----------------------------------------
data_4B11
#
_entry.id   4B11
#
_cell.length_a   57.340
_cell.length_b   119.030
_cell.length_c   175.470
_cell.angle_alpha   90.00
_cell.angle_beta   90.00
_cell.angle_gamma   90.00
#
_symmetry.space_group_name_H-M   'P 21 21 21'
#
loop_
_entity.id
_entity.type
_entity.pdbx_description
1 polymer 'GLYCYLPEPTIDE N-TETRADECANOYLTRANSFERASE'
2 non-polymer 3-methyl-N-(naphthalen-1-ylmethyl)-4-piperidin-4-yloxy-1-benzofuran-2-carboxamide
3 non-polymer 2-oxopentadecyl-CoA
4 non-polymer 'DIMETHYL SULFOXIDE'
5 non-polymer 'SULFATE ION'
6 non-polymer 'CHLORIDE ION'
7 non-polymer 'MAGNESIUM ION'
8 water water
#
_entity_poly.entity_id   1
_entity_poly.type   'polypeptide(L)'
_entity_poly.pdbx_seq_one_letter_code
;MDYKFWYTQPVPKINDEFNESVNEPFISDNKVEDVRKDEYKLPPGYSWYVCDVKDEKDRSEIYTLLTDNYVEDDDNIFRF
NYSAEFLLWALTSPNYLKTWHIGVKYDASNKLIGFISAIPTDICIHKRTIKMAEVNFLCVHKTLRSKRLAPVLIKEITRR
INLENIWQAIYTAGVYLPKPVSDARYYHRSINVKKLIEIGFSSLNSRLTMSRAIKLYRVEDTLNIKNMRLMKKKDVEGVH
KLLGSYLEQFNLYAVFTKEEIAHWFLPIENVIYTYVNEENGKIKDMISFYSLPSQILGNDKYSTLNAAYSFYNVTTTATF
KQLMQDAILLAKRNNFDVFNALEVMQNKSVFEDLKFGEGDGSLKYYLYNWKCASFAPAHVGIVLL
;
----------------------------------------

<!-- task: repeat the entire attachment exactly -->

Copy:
data_4B11
#
_entry.id   4B11
#
_cell.length_a   57.340
_cell.length_b   119.030
_cell.length_c   175.470
_cell.angle_alpha   90.00
_cell.angle_beta   90.00
_cell.angle_gamma   90.00
#
_symmetry.space_group_name_H-M   'P 21 21 21'
#
loop_
_entity.id
_entity.type
_entity.pdbx_description
1 polymer 'GLYCYLPEPTIDE N-TETRADECANOYLTRANSFERASE'
2 non-polymer 3-methyl-N-(naphthalen-1-ylmethyl)-4-piperidin-4-yloxy-1-benzofuran-2-carboxamide
3 non-polymer 2-oxopentadecyl-CoA
4 non-polymer 'DIMETHYL SULFOXIDE'
5 non-polymer 'SULFATE ION'
6 non-polymer 'CHLORIDE ION'
7 non-polymer 'MAGNESIUM ION'
8 water water
#
_entity_poly.entity_id   1
_entity_poly.type   'polypeptide(L)'
_entity_poly.pdbx_seq_one_letter_code
;MDYKFWYTQPVPKINDEFNESVNEPFISDNKVEDVRKDEYKLPPGYSWYVCDVKDEKDRSEIYTLLTDNYVEDDDNIFRF
NYSAEFLLWALTSPNYLKTWHIGVKYDASNKLIGFISAIPTDICIHKRTIKMAEVNFLCVHKTLRSKRLAPVLIKEITRR
INLENIWQAIYTAGVYLPKPVSDARYYHRSINVKKLIEIGFSSLNSRLTMSRAIKLYRVEDTLNIKNMRLMKKKDVEGVH
KLLGSYLEQFNLYAVFTKEEIAHWFLPIENVIYTYVNEENGKIKDMISFYSLPSQILGNDKYSTLNAAYSFYNVTTTATF
KQLMQDAILLAKRNNFDVFNALEVMQNKSVFEDLKFGEGDGSLKYYLYNWKCASFAPAHVGIVLL
;